Since the late 1990’s there has been an explosion in research in genetic science, and almost weekly there are new discoveries being announced. These breakthroughs have created ripple effects in almost any industry or profession that you can think of, including dentistry. Evidence of this is found in a recent study that has revealed that 60% of the risk of tooth decay seems to be related to genetics. Findings like these are game changers and foreshadow a whole new field, loosely being called genetic dentistry. The bottom line, though, is how does this relate to you and your oral health? As you continue reading, your family dentist of Plano will reveal the answers you’ve been looking for.
How Your Genes Apply to Your Oral Health
Here is a data set that was collected to measure how genetics correlate with your oral health:
- Sweet Preferences – Contrary to popular belief, scientists have found that not all children are in love with sugar. They also discovered that those who have a weakness for sweets are more susceptible to tooth decay.
- Tooth Enamel – Another study revealed that the strength of your enamel is related to your gene pool as well. Therefore, people with a softer outer tooth layer are more likely to suffer more from cavities.
- Taste Ability – Scientists recently conducted a study into “taste ability,” which is a test used to measure the variety of things you can taste – not simply whether you are genetically predisposed to enjoy certain flavors, but also whether you are able to perceive them. The results revealed that the greater the variety in your genetic taste ability profile, the less likely you are to develop tooth decay.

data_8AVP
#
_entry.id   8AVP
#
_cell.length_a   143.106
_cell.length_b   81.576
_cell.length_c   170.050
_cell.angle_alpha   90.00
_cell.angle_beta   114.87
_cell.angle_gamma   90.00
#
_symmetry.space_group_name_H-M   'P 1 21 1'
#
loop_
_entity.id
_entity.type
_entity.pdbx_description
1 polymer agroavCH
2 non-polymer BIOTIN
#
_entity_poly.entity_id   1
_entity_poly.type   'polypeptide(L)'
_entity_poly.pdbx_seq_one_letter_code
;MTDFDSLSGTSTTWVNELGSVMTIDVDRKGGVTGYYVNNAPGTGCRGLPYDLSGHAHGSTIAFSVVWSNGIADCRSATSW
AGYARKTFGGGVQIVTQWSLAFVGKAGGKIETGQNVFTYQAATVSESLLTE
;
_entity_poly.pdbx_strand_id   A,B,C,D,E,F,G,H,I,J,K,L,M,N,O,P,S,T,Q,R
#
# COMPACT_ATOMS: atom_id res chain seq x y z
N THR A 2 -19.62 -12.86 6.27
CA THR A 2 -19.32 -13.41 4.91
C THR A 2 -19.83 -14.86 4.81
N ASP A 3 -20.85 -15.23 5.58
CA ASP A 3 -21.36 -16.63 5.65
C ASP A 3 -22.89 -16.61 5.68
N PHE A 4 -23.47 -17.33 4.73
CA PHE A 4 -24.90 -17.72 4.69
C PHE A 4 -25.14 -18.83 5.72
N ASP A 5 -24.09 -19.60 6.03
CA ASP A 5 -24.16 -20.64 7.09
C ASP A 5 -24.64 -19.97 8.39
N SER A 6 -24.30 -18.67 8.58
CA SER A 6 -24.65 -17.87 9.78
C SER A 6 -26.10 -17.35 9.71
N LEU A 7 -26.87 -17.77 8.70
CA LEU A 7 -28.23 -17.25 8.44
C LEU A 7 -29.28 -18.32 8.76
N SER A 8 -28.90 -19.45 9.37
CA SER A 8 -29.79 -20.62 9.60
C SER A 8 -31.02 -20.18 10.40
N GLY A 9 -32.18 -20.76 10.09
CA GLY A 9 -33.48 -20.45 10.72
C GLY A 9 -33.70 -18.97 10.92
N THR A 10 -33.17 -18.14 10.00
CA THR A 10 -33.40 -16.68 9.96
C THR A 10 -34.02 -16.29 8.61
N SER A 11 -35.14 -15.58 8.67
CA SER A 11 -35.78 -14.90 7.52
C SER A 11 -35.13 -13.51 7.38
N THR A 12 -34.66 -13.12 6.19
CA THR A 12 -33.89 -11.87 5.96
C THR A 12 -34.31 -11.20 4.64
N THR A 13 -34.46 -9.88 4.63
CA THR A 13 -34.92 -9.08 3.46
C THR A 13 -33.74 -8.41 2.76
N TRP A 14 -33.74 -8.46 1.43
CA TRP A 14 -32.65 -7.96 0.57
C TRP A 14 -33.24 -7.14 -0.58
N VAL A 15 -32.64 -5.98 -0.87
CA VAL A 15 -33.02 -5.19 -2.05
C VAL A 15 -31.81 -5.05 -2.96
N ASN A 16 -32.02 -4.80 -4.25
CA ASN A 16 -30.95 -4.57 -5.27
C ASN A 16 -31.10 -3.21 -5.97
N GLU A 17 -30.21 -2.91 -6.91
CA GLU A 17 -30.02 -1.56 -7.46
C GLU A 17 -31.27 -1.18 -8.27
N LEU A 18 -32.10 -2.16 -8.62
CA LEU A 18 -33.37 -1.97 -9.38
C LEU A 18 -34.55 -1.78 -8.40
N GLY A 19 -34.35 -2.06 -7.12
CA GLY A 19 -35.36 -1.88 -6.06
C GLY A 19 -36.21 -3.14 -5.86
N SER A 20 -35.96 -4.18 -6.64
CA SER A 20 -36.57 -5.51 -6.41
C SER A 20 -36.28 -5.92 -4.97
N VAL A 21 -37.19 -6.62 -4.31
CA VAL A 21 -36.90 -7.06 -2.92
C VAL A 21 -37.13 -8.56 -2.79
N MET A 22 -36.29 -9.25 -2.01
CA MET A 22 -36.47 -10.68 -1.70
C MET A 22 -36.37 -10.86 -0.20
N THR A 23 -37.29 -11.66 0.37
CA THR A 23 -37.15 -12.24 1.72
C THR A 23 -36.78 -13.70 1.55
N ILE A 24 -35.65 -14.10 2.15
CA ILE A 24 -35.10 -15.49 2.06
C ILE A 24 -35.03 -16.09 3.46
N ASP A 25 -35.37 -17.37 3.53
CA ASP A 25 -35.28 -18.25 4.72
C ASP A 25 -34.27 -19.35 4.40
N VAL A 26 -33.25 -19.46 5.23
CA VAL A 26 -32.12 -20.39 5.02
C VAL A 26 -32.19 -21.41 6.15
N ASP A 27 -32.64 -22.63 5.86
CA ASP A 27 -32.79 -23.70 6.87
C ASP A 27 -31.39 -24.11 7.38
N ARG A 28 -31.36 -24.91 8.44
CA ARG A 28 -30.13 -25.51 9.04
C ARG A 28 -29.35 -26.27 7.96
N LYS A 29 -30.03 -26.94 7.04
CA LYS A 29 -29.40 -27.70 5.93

- Saliva Strength – Genetics factor into your ability to metabolize nutrients, as demonstrated in a study where researchers found that calcium, potassium and other elements are important for strong healthy teeth that resist tooth decay, are better absorbed from foods by some people than others.
- Microbiome – Your genetics also play a role in how bacteria are distributed throughout your mouth and interact with each other. Each part of your oral cavity has its own little community (microbiome) of bacteria. And if any of them get out of harmony with your body, there will be an immune response that leads to tooth decay.
How to Manage Your Oral Health with These New Discoveries
It may seem like a daunting task to manage your oral health with all of these new discoveries that seem to complicate things, but the reality is that no matter what your genetic makeup is, you still have the power to practice excellent oral hygiene and visit your dentist semi-annually so that you can be monitored and cared for. Your genes are very important, but your will and discipline to actively participate in your oral wellness will dictate your future.
About the Author
Dr. Sam Antoon received his Bachelor of Arts degree in Microbiology from Southern Illinois University and then went on to earn his DMD degree from the Southern Illinois School of Dental Medicine. Building relationships of trust and open communication with each of his patients, Dr. Antoon practices at Antoon Family Dental and can be reached for more information through his website.